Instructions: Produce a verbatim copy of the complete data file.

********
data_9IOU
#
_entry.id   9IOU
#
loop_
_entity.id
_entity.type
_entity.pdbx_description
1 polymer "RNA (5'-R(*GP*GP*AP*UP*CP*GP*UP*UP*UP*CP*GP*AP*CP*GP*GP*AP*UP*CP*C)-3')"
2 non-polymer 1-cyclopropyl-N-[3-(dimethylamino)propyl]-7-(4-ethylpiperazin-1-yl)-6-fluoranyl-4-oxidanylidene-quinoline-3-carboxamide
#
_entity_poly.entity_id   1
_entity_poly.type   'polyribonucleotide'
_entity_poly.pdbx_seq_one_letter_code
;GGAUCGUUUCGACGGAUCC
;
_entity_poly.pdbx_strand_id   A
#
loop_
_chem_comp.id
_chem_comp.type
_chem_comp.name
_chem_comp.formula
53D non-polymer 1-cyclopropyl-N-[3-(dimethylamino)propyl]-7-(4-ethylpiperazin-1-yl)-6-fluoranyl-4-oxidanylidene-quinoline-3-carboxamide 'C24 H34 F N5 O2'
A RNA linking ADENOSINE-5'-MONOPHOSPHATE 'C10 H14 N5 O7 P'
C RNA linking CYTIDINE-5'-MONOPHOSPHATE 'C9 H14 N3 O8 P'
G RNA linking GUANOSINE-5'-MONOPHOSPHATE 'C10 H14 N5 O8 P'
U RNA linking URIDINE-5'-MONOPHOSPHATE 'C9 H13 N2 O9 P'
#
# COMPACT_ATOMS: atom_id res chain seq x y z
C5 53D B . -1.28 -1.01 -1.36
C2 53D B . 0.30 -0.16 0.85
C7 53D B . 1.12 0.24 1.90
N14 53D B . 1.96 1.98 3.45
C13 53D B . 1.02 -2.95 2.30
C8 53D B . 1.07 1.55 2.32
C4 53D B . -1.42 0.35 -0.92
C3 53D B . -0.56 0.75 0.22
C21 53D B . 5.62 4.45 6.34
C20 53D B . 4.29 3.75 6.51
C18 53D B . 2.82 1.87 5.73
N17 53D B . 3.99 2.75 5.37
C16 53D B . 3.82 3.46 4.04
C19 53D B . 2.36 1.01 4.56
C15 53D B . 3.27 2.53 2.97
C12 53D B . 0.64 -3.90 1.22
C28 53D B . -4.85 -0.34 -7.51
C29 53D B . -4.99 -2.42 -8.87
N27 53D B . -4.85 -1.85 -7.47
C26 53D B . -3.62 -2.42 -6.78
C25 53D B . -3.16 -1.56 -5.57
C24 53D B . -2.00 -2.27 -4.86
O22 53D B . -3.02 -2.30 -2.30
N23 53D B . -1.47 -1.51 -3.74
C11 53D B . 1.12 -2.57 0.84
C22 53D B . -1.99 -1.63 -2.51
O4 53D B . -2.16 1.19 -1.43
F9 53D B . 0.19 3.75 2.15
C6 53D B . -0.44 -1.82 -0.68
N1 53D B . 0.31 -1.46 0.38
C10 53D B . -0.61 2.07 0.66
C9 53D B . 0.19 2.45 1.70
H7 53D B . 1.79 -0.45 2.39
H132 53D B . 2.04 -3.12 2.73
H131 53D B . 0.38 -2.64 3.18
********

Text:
data_9IOU
#
_entry.id   9IOU
#
loop_
_entity.id
_entity.type
_entity.pdbx_description
1 polymer "RNA (5'-R(*GP*GP*AP*UP*CP*GP*UP*UP*UP*CP*GP*AP*CP*GP*GP*AP*UP*CP*C)-3')"
2 non-polymer 1-cyclopropyl-N-[3-(dimethylamino)propyl]-7-(4-ethylpiperazin-1-yl)-6-fluoranyl-4-oxidanylidene-quinoline-3-carboxamide
#
_entity_poly.entity_id   1
_entity_poly.type   'polyribonucleotide'
_entity_poly.pdbx_seq_one_letter_code
;GGAUCGUUUCGACGGAUCC
;
_entity_poly.pdbx_strand_id   A
#
loop_
_chem_comp.id
_chem_comp.type
_chem_comp.name
_chem_comp.formula
53D non-polymer 1-cyclopropyl-N-[3-(dimethylamino)propyl]-7-(4-ethylpiperazin-1-yl)-6-fluoranyl-4-oxidanylidene-quinoline-3-carboxamide 'C24 H34 F N5 O2'
A RNA linking ADENOSINE-5'-MONOPHOSPHATE 'C10 H14 N5 O7 P'
C RNA linking CYTIDINE-5'-MONOPHOSPHATE 'C9 H14 N3 O8 P'
G RNA linking GUANOSINE-5'-MONOPHOSPHATE 'C10 H14 N5 O8 P'
U RNA linking URIDINE-5'-MONOPHOSPHATE 'C9 H13 N2 O9 P'
#
# COMPACT_ATOMS: atom_id res chain seq x y z
C5 53D B . -1.28 -1.01 -1.36
C2 53D B . 0.30 -0.16 0.85
C7 53D B . 1.12 0.24 1.90
N14 53D B . 1.96 1.98 3.45
C13 53D B . 1.02 -2.95 2.30
C8 53D B . 1.07 1.55 2.32
C4 53D B . -1.42 0.35 -0.92
C3 53D B . -0.56 0.75 0.22
C21 53D B . 5.62 4.45 6.34
C20 53D B . 4.29 3.75 6.51
C18 53D B . 2.82 1.87 5.73
N17 53D B . 3.99 2.75 5.37
C16 53D B . 3.82 3.46 4.04
C19 53D B . 2.36 1.01 4.56
C15 53D B . 3.27 2.53 2.97
C12 53D B . 0.64 -3.90 1.22
C28 53D B . -4.85 -0.34 -7.51
C29 53D B . -4.99 -2.42 -8.87
N27 53D B . -4.85 -1.85 -7.47
C26 53D B . -3.62 -2.42 -6.78
C25 53D B . -3.16 -1.56 -5.57
C24 53D B . -2.00 -2.27 -4.86
O22 53D B . -3.02 -2.30 -2.30
N23 53D B . -1.47 -1.51 -3.74
C11 53D B . 1.12 -2.57 0.84
C22 53D B . -1.99 -1.63 -2.51
O4 53D B . -2.16 1.19 -1.43
F9 53D B . 0.19 3.75 2.15
C6 53D B . -0.44 -1.82 -0.68
N1 53D B . 0.31 -1.46 0.38
C10 53D B . -0.61 2.07 0.66
C9 53D B . 0.19 2.45 1.70
H7 53D B . 1.79 -0.45 2.39
H132 53D B . 2.04 -3.12 2.73
H131 53D B . 0.38 -2.64 3.18